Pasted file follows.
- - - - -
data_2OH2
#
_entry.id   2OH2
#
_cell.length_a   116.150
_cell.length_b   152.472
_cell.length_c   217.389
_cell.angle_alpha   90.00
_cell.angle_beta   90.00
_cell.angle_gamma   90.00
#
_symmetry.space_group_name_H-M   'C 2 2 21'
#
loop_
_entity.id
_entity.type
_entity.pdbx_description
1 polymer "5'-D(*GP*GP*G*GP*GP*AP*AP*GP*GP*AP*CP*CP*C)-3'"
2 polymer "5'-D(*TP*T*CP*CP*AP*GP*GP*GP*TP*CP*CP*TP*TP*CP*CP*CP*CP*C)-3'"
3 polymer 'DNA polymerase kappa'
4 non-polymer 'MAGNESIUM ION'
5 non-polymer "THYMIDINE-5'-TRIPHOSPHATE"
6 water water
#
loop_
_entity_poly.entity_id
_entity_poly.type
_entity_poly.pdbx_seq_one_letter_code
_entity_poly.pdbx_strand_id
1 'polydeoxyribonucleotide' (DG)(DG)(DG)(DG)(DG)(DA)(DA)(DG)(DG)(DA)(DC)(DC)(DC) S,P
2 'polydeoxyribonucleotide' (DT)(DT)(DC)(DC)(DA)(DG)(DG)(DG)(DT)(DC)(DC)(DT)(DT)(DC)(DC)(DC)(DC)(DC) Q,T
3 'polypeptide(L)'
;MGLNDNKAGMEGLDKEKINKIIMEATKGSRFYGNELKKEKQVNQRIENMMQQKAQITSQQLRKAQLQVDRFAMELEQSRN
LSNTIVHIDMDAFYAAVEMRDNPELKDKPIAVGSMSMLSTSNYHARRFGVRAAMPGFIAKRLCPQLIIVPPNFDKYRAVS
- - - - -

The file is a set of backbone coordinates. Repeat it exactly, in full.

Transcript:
data_2OH2
#
_entry.id   2OH2
#
_cell.length_a   116.150
_cell.length_b   152.472
_cell.length_c   217.389
_cell.angle_alpha   90.00
_cell.angle_beta   90.00
_cell.angle_gamma   90.00
#
_symmetry.space_group_name_H-M   'C 2 2 21'
#
loop_
_entity.id
_entity.type
_entity.pdbx_description
1 polymer "5'-D(*GP*GP*G*GP*GP*AP*AP*GP*GP*AP*CP*CP*C)-3'"
2 polymer "5'-D(*TP*T*CP*CP*AP*GP*GP*GP*TP*CP*CP*TP*TP*CP*CP*CP*CP*C)-3'"
3 polymer 'DNA polymerase kappa'
4 non-polymer 'MAGNESIUM ION'
5 non-polymer "THYMIDINE-5'-TRIPHOSPHATE"
6 water water
#
loop_
_entity_poly.entity_id
_entity_poly.type
_entity_poly.pdbx_seq_one_letter_code
_entity_poly.pdbx_strand_id
1 'polydeoxyribonucleotide' (DG)(DG)(DG)(DG)(DG)(DA)(DA)(DG)(DG)(DA)(DC)(DC)(DC) S,P
2 'polydeoxyribonucleotide' (DT)(DT)(DC)(DC)(DA)(DG)(DG)(DG)(DT)(DC)(DC)(DT)(DT)(DC)(DC)(DC)(DC)(DC) Q,T
3 'polypeptide(L)'
;MGLNDNKAGMEGLDKEKINKIIMEATKGSRFYGNELKKEKQVNQRIENMMQQKAQITSQQLRKAQLQVDRFAMELEQSRN
LSNTIVHIDMDAFYAAVEMRDNPELKDKPIAVGSMSMLSTSNYHARRFGVRAAMPGFIAKRLCPQLIIVPPNFDKYRAVS